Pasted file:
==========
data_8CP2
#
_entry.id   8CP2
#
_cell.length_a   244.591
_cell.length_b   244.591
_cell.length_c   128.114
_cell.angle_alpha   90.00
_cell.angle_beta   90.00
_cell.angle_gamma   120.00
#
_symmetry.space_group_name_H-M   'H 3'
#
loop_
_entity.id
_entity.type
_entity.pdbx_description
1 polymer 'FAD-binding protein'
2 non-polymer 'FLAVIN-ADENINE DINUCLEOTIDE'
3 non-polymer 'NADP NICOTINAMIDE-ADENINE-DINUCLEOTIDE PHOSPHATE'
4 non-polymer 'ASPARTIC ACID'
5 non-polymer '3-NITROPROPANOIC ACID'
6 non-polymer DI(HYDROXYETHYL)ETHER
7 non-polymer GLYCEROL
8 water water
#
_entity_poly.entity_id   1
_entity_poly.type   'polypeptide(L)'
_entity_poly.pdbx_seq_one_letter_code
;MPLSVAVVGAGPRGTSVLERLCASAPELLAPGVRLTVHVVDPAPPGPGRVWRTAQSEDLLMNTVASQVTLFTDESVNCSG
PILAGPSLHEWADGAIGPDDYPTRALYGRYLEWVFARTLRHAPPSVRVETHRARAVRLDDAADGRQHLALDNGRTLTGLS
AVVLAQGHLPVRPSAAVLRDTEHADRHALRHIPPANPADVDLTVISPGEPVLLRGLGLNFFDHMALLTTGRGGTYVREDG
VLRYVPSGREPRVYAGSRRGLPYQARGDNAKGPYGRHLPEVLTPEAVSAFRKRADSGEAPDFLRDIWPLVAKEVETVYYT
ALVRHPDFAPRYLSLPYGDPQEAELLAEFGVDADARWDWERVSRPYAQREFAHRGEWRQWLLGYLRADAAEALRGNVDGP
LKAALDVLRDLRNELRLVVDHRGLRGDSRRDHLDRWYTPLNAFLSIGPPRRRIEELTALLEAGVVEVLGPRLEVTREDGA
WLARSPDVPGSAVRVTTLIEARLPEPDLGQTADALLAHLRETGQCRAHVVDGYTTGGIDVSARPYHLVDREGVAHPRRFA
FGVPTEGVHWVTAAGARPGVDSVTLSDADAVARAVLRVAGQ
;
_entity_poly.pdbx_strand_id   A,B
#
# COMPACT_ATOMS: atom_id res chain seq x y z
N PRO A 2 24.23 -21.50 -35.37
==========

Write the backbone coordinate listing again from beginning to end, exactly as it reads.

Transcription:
data_8CP2
#
_entry.id   8CP2
#
_cell.length_a   244.591
_cell.length_b   244.591
_cell.length_c   128.114
_cell.angle_alpha   90.00
_cell.angle_beta   90.00
_cell.angle_gamma   120.00
#
_symmetry.space_group_name_H-M   'H 3'
#
loop_
_entity.id
_entity.type
_entity.pdbx_description
1 polymer 'FAD-binding protein'
2 non-polymer 'FLAVIN-ADENINE DINUCLEOTIDE'
3 non-polymer 'NADP NICOTINAMIDE-ADENINE-DINUCLEOTIDE PHOSPHATE'
4 non-polymer 'ASPARTIC ACID'
5 non-polymer '3-NITROPROPANOIC ACID'
6 non-polymer DI(HYDROXYETHYL)ETHER
7 non-polymer GLYCEROL
8 water water
#
_entity_poly.entity_id   1
_entity_poly.type   'polypeptide(L)'
_entity_poly.pdbx_seq_one_letter_code
;MPLSVAVVGAGPRGTSVLERLCASAPELLAPGVRLTVHVVDPAPPGPGRVWRTAQSEDLLMNTVASQVTLFTDESVNCSG
PILAGPSLHEWADGAIGPDDYPTRALYGRYLEWVFARTLRHAPPSVRVETHRARAVRLDDAADGRQHLALDNGRTLTGLS
AVVLAQGHLPVRPSAAVLRDTEHADRHALRHIPPANPADVDLTVISPGEPVLLRGLGLNFFDHMALLTTGRGGTYVREDG
VLRYVPSGREPRVYAGSRRGLPYQARGDNAKGPYGRHLPEVLTPEAVSAFRKRADSGEAPDFLRDIWPLVAKEVETVYYT
ALVRHPDFAPRYLSLPYGDPQEAELLAEFGVDADARWDWERVSRPYAQREFAHRGEWRQWLLGYLRADAAEALRGNVDGP
LKAALDVLRDLRNELRLVVDHRGLRGDSRRDHLDRWYTPLNAFLSIGPPRRRIEELTALLEAGVVEVLGPRLEVTREDGA
WLARSPDVPGSAVRVTTLIEARLPEPDLGQTADALLAHLRETGQCRAHVVDGYTTGGIDVSARPYHLVDREGVAHPRRFA
FGVPTEGVHWVTAAGARPGVDSVTLSDADAVARAVLRVAGQ
;
_entity_poly.pdbx_strand_id   A,B
#
# COMPACT_ATOMS: atom_id res chain seq x y z
N PRO A 2 24.23 -21.50 -35.37